Food Safety After a Fire
Effects of Wildfires on FDA-Regulated Establishments (USDA, letter 12-19-17 to California Department of Food and Agriculture and California Department of Public Health) (PDF 1.8 MB)
- FDA Compliance Policy Guides, Chapter 5 – Foods, Colors, and Cosmetics (FDA)
- FDA Compliance Policy Guide Sec. 675.200: Diversion of Adulterated Food to Acceptable Animal Feed Use (FDA)
- Food Contaminants & Adulteration (FDA)
- Guidance for Industry: Action Levels for Poisonous or Deleterious Substances in Human Food and Animal Feed (FDA)
For Growers and Testing Laboratories
The following resources may help growers and testing laboratories determine appropriate testing methods for chemical and metal contaminants in foods.
- Polychlorinated Biphenyls (PCBs) For total PCB analysis, FDA recommends methods described in Volume 1 of FDA’s Pesticide Analytical Manual (PAM), Chapter 3, Chapter 5, and Appendix I.
- For individual PCB congener analysis, FDA recommends methods published by the US Environmental Protection Agency (EPA): Method 1668C. Chlorinated Biphenyl Congeners in Water, Soil, Sediment, Biosolids, and Tissue by HRGC/HRMS, April 2010. ( as PDF 1.03 MB)
- Other contaminants as appropriate to the specific wildfire and crop situation. For example, if it is known that a significant amount of pesticide products were stored at an establishment burned by the wildfire, the grower may consider testing salvaged crop for possible pesticide contamination. Analytical testing methods for pesticides can be found in FDA’s Pesticide Analytical Manual.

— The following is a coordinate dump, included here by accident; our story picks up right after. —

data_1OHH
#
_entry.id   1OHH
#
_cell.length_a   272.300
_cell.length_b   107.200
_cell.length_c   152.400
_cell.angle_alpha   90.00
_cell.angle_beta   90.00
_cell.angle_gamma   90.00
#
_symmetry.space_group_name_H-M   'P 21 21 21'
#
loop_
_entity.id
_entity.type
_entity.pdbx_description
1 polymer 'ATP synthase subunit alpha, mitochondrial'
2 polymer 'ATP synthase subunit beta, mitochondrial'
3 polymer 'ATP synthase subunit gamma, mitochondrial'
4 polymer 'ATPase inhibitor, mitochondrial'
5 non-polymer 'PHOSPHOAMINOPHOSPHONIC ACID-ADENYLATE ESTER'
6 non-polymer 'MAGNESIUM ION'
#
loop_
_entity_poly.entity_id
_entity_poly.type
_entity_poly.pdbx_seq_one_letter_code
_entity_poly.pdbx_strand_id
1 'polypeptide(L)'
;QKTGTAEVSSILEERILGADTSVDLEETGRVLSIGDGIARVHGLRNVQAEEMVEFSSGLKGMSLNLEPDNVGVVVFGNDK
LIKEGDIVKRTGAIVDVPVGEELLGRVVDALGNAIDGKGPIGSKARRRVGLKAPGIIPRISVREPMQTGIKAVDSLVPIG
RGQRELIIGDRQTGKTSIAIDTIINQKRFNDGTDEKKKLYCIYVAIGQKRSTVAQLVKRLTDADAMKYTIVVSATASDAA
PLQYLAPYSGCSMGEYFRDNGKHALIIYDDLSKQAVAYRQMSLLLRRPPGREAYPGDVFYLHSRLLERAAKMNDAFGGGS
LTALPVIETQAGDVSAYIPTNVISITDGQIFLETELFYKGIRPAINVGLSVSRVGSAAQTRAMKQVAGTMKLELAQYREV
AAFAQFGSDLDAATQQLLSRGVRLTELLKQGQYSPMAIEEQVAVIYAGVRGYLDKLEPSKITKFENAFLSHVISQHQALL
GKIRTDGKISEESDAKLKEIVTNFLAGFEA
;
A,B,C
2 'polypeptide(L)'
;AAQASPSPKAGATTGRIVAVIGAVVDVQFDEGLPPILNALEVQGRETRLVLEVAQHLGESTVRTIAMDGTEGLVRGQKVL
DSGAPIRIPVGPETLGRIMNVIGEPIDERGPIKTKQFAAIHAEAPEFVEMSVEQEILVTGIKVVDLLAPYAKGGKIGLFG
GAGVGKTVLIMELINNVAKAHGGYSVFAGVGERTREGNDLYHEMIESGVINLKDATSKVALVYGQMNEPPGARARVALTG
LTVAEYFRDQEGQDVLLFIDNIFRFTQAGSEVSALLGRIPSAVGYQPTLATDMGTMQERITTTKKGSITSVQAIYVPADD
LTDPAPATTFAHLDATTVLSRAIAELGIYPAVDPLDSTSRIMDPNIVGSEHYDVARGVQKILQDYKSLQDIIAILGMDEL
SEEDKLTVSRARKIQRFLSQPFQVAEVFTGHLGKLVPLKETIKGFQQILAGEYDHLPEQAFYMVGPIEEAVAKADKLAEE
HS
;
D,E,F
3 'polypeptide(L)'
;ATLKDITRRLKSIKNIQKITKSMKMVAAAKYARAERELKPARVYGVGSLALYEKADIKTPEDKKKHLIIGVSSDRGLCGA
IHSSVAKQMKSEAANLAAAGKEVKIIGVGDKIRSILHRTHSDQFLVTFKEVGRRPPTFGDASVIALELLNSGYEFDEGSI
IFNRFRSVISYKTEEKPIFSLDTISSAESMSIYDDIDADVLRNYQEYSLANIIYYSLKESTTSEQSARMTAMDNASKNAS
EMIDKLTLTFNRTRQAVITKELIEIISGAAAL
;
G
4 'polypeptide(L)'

- Tolerances for pesticides can be found in 40 Code of Federal Regulations (CFR) part 180.
- Toxic Elements, including cadmium, mercury, lead, and arsenic. Analytical testing methods for toxic elements can be found in FDA’s Elemental Analysis Manual (EAM) for Food and Related Products.
Additional External Resources
- Emissions of Organic Air Toxics from Open Burning. (US EPA, 2002) (PDF 1.8 MB)
- Fires and Food Safety. (USDA FSIS, August 2013).
- Management after wildfire. (Natural Resources Conservation Service, January 2006) (PDF 281 KB)
- Smoke Taint. (The Australian Wine Research Institute)
- Wildfire Emergency Response Plan. (Arizona Department of Health Services) (PDF 1.5 MB)
- Estrellan, C.R., and Lino, F., Review: Toxic emissions from open burning. Chemosphere, 80(3), 193-207. (PDF 293 KB)
- Kennison, K.R., Wilkinson, K.L.; Williams, H.G., Smith,J.H., and Gibberd, M.G., 2017. Smoke-derived taint in wine: effect of postharvest smoke exposure of grapes on the chemical composition and sensory characteristics of wine. Journal of Agricultural and Food Chemistry, 55: 10897-10901. (PDF 40 KB)
- Nakao, T., Aozasa, O., Ohta, S., and Miyata, H., 2002. Formation of dioxin analogs by open-air incineration of waste wood and by fire of buildings and houses concerning Hanshin Great Earthquake in Japan. Chemoshere, 46(3), 429-437.
- Statheropoulos, M. and Karmaa, S., 2007. Complexity and origin of the smoke components as measured near the flame-front of a real forest fire incident: A case study. Journal of Analytical and Applied Pyrolysis, 78(2), 430-437. (PDF 161 KB)